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Realism and Henry James

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Realism and Henry James

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Realism, in the broadest of definitions, is the faithful representation of reality or verisimilitude. The realist is considered to be the "philosophical extrovert" . Within the scope of American literature, ‘realism' spans the time period from the Civil War to the turn of the century. Some claim that American realism was the product of a country shaken by war combined with technological advances and increased consciousness of nationhood. Realism, according to Weinberg, "denies the continuum of time as meaningful dimension of experience because time cannot be seen or touched" . In essence, realism was a solution to the problem of the past. It "made a religion out of newness and contemporaneity" . However, some critics of realism have criticized it as having been "exposed as an insidious agent of the capitalistic-imperialistic-bourgeois hegemony" .

The advent of realism was much appreciated by writers everywhere for it was a response to the changing cultural needs. William Dean Howells, Mark Twain and Henry James are few of the pioneers of American realism. With time, Howells abandoned the idea of the past and worked solely in the representation of American life. Twain, however, was in a limbo between his bonds with the past and a promise to the present. At this time it was James, who reconciled the ties of history and with an intellectual commitment to the present.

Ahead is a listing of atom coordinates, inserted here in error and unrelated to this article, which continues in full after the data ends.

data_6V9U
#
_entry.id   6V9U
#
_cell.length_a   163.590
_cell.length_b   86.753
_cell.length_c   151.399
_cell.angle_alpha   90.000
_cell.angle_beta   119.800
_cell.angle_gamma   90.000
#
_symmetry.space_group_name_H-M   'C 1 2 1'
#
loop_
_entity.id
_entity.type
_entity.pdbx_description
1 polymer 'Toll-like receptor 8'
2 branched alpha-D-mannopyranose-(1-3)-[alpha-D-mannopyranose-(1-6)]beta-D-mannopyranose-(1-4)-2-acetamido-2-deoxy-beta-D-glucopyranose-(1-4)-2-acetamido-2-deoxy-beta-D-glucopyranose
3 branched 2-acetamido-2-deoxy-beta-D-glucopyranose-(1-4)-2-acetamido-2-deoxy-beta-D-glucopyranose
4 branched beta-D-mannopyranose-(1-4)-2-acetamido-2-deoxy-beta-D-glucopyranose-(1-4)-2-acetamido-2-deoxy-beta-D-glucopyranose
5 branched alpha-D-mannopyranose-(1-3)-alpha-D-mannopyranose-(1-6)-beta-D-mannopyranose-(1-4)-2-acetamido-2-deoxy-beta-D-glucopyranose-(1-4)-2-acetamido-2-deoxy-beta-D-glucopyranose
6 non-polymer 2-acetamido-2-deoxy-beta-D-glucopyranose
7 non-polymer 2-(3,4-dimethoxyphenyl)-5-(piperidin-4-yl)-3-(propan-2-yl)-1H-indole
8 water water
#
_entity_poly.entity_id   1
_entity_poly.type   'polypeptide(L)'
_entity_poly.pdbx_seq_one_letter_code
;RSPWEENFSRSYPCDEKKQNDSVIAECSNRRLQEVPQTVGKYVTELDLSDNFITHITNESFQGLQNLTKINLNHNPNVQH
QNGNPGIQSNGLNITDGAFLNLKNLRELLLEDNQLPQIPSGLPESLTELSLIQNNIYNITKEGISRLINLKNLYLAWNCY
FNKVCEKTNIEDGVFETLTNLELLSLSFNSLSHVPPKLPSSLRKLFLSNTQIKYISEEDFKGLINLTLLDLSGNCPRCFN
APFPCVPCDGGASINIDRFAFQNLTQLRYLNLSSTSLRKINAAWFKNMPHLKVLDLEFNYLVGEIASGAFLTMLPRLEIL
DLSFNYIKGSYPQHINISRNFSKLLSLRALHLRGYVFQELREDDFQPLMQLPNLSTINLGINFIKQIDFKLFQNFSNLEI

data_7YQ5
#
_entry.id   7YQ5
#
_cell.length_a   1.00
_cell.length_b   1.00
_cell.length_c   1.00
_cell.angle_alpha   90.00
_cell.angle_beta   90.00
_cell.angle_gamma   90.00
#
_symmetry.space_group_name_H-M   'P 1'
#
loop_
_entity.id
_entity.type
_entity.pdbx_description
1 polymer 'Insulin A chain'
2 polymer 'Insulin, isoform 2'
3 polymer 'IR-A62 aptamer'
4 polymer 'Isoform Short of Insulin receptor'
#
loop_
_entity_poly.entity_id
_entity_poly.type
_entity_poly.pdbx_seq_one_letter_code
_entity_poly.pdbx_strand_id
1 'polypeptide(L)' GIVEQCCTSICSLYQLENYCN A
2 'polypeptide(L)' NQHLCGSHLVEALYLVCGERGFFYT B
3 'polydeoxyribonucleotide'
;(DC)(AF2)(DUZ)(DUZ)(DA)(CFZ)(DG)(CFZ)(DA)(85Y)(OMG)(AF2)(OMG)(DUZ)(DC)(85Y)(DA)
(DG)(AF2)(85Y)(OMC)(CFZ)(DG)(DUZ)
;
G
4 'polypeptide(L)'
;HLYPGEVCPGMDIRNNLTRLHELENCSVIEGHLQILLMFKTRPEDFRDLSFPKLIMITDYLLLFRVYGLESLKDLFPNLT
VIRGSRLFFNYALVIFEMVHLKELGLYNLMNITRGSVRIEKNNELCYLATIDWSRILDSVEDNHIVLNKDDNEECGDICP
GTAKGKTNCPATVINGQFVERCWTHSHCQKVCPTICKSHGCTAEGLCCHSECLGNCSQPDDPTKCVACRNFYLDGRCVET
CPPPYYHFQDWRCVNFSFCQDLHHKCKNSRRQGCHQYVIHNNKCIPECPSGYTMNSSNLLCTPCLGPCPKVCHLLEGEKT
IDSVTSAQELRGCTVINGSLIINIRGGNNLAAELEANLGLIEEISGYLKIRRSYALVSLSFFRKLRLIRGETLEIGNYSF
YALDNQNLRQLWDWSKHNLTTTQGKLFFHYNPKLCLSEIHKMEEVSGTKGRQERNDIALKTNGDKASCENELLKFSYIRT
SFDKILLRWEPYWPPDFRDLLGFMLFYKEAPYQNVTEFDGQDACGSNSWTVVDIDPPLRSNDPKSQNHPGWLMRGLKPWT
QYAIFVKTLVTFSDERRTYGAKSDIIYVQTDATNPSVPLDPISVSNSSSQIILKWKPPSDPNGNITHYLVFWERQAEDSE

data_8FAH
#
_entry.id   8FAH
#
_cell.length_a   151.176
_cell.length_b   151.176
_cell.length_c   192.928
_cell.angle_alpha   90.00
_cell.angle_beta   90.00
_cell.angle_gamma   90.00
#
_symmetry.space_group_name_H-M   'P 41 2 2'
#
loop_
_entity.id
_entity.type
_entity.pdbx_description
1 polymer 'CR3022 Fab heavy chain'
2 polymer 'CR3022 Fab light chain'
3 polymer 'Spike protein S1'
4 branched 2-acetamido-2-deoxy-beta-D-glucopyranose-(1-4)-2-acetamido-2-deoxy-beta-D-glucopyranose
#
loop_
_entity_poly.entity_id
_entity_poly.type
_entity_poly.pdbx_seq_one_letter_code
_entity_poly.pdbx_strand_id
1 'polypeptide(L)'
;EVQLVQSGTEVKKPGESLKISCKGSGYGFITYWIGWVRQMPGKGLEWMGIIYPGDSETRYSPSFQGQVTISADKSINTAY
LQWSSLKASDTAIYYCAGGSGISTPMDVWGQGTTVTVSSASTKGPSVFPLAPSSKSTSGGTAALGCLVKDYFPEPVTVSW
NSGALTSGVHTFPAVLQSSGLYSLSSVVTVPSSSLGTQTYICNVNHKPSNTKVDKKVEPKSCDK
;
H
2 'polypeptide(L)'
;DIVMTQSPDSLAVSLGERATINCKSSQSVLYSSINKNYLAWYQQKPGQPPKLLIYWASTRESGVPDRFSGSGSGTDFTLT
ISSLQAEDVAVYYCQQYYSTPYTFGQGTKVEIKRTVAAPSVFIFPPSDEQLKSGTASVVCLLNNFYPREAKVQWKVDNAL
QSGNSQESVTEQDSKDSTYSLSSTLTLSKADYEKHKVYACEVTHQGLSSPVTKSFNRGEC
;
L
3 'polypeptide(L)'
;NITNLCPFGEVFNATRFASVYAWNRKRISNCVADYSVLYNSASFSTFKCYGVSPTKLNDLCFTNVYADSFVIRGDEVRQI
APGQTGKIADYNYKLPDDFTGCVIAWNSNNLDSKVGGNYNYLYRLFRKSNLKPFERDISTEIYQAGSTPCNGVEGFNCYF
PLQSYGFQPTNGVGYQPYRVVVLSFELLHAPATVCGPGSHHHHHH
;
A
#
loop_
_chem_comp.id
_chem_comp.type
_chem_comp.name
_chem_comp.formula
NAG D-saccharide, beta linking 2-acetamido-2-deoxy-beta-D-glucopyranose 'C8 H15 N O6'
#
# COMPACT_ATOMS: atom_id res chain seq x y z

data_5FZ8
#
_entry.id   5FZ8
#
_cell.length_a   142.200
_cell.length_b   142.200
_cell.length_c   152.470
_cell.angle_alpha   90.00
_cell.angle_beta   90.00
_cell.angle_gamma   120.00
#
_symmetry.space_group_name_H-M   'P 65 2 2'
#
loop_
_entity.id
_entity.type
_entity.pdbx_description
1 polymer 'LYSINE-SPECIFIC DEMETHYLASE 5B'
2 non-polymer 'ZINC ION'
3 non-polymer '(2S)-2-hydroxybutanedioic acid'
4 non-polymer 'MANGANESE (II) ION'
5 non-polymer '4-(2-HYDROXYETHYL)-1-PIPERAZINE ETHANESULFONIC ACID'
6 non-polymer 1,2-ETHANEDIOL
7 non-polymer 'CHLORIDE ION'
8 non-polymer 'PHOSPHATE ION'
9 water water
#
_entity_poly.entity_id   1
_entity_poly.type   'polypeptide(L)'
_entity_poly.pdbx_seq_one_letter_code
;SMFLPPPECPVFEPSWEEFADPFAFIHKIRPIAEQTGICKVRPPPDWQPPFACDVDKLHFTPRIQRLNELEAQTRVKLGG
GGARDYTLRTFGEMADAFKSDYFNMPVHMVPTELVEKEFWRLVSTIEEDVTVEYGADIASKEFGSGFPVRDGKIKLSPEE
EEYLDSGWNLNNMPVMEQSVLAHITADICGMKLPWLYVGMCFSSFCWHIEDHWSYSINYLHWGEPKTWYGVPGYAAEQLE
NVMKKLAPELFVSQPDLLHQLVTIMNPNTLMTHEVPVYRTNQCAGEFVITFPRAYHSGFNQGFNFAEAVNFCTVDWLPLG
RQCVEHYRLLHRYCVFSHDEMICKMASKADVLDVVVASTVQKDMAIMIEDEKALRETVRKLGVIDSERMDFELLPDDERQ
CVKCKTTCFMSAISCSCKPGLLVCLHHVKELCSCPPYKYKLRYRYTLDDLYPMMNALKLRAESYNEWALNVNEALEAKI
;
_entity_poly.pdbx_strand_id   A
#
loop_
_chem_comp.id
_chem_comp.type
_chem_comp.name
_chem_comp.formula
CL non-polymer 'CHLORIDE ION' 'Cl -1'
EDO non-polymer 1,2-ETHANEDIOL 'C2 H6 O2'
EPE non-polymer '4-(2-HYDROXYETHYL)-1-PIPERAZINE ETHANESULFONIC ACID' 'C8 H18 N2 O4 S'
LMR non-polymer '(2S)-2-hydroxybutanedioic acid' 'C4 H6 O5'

James wrote The Art of Fiction in 1884 in a critical response to Walter Besant's lecture on the same topic. James's basic aim in this critique was to critically analyze Besant's thoughts on fiction whilst putting forward what he believed the art and form of fiction to be. James contends that fictional writing is the representation of real life. In The Art of Fiction he claims that a novel "is a proof of life and curiosity" . At another point in this discourse he writes, "The only reason for the existence of a novel is that it does attempt to represent life" . This is synonymous with the...